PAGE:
Manitoba's - 99 ave B (at 7th).  Owned by Handsome Dick Manitoba, of the Dictators, this is everything a New York punk rock dive should be. Strong drinks? Check. Awesome, take-no-BS staff?  Check. Killer jukebox? Check. Tons of old photos of NYC punks on the wall? Check.  I could live here.

Other options:

Mona's - 224 Ave B (at 14th).  A few blocks up Ave B sits Mona's.  Not as divey as Manitoba's, it's probably the closest thing the Lower East Side has to a neighborhood bar; again, it has no pretensions to be anything it's not, it's just a comfortable place to sit with some friends and drink as much or as little as you want.

Okay, enough of that downscale stuff.  What else is there?

Draught 55 - 245 E 55th (between 3rd and 2nd).  This place has 60-odd beers (40ish on tap and the rest in bottles/cans) and pretty good food, and TV's for game-watchin'.  I felt underdressed when we walked in wearing soccer gear, but that didn't stop us and nobody really seemed to care, so.

Heartland Brewery - Multiple locations. Good beer, decent looking food - we didn't eat there, but they appear to have all your typical brewpub standards.  Union Square offers great people watching.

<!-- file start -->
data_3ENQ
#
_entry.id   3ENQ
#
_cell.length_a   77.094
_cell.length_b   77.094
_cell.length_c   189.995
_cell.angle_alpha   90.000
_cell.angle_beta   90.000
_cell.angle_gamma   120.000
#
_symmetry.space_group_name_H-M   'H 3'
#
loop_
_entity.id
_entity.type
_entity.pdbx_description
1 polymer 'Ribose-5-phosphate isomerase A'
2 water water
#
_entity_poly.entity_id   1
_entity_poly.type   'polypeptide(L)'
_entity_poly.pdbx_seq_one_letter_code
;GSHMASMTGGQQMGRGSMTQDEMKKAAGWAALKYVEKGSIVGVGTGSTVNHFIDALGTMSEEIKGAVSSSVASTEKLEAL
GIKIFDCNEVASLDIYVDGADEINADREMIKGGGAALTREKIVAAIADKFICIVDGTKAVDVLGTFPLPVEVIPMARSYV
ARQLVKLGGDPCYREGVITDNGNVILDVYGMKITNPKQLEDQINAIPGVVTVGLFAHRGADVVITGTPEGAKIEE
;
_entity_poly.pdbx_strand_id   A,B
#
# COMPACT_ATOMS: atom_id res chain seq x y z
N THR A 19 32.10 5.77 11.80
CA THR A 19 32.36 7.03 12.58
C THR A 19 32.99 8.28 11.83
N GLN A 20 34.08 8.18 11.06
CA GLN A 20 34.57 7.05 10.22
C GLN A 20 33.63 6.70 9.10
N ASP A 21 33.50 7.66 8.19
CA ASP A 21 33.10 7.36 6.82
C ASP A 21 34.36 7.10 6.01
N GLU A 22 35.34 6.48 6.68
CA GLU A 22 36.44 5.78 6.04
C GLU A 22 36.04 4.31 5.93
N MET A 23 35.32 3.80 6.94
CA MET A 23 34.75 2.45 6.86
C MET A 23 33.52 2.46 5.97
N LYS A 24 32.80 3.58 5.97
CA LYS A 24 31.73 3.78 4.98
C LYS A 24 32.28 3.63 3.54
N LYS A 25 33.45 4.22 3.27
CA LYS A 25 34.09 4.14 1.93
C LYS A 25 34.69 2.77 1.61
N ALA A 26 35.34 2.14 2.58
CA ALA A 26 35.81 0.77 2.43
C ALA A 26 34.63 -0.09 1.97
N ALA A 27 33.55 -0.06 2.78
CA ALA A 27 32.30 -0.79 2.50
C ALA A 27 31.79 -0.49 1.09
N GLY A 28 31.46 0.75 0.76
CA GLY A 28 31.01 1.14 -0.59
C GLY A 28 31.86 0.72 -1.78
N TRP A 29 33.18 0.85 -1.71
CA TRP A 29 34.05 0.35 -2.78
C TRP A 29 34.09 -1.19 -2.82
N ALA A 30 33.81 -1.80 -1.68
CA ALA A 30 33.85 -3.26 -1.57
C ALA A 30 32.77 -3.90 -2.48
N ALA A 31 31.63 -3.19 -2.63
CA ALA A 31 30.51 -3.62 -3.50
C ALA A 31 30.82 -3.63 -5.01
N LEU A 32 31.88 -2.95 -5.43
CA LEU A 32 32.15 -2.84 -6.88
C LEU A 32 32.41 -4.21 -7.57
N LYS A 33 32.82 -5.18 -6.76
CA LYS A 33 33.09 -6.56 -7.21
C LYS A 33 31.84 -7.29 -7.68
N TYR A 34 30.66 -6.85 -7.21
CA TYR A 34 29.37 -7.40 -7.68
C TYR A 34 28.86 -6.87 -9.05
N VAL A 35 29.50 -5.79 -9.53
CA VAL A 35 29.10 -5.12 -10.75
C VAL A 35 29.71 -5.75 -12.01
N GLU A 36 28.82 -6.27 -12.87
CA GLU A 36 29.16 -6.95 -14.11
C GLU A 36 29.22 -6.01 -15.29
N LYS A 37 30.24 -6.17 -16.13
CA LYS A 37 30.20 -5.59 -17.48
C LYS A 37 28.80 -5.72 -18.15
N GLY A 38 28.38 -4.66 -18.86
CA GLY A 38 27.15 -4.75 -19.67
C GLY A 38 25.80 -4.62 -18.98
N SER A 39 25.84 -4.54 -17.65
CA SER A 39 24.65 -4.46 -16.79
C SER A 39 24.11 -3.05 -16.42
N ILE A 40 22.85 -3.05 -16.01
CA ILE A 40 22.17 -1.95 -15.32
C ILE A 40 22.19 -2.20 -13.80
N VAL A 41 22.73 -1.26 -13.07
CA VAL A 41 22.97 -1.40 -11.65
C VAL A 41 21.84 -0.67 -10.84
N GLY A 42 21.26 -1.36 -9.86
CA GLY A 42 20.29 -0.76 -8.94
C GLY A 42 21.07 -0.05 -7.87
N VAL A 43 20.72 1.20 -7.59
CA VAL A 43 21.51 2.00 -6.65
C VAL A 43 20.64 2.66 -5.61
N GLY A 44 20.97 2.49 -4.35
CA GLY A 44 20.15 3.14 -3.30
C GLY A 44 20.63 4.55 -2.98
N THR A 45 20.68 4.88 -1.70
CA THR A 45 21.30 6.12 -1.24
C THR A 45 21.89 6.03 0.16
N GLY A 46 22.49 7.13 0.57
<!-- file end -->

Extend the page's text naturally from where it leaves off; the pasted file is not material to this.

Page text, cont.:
There are a million things to do in NYC.  Museums, galleries, just wandering around looking at stuff you've seen or read about - you could spend a month and not see everything you want.  I won't really offer many specifics, but I will say this: anything popular you want to see will be crowded.  And not like "oh, there's a few people here this kinda sucks" crowded, but HOLY JEBUS THERE ARE SO MANY PEOPLE HERE WHY ARE ALL THESE PEOPLE HERE I CAN'T HANDLE THIS MANY PEOPLE crowded.  And it'll be hot. And sweltery.  So if you want to go to the Empire State Building, Top Of The Rock, or any other Big Popular Thing, be prepared to mostly be sweaty and annoyed.